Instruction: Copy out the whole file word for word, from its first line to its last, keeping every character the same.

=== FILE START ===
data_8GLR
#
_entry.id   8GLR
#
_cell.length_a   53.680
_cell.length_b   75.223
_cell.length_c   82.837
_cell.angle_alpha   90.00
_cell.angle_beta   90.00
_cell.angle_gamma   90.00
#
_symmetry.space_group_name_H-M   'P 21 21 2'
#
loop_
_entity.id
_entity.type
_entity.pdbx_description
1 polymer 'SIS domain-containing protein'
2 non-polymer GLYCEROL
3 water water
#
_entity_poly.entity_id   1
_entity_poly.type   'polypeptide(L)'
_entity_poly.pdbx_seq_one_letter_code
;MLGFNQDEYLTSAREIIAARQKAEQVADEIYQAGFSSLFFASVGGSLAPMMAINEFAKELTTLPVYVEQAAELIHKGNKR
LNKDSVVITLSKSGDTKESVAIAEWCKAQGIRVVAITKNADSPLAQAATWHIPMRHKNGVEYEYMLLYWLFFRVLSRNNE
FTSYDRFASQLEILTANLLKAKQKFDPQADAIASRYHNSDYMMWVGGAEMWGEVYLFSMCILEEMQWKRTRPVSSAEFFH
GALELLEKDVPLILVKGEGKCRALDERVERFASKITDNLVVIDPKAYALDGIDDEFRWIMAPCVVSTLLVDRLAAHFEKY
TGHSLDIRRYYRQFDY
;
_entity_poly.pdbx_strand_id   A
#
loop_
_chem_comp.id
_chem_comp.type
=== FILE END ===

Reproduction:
data_8GLR
#
_entry.id   8GLR
#
_cell.length_a   53.680
_cell.length_b   75.223
_cell.length_c   82.837
_cell.angle_alpha   90.00
_cell.angle_beta   90.00
_cell.angle_gamma   90.00
#
_symmetry.space_group_name_H-M   'P 21 21 2'
#
loop_
_entity.id
_entity.type
_entity.pdbx_description
1 polymer 'SIS domain-containing protein'
2 non-polymer GLYCEROL
3 water water
#
_entity_poly.entity_id   1
_entity_poly.type   'polypeptide(L)'
_entity_poly.pdbx_seq_one_letter_code
;MLGFNQDEYLTSAREIIAARQKAEQVADEIYQAGFSSLFFASVGGSLAPMMAINEFAKELTTLPVYVEQAAELIHKGNKR
LNKDSVVITLSKSGDTKESVAIAEWCKAQGIRVVAITKNADSPLAQAATWHIPMRHKNGVEYEYMLLYWLFFRVLSRNNE
FTSYDRFASQLEILTANLLKAKQKFDPQADAIASRYHNSDYMMWVGGAEMWGEVYLFSMCILEEMQWKRTRPVSSAEFFH
GALELLEKDVPLILVKGEGKCRALDERVERFASKITDNLVVIDPKAYALDGIDDEFRWIMAPCVVSTLLVDRLAAHFEKY
TGHSLDIRRYYRQFDY
;
_entity_poly.pdbx_strand_id   A
#
loop_
_chem_comp.id
_chem_comp.type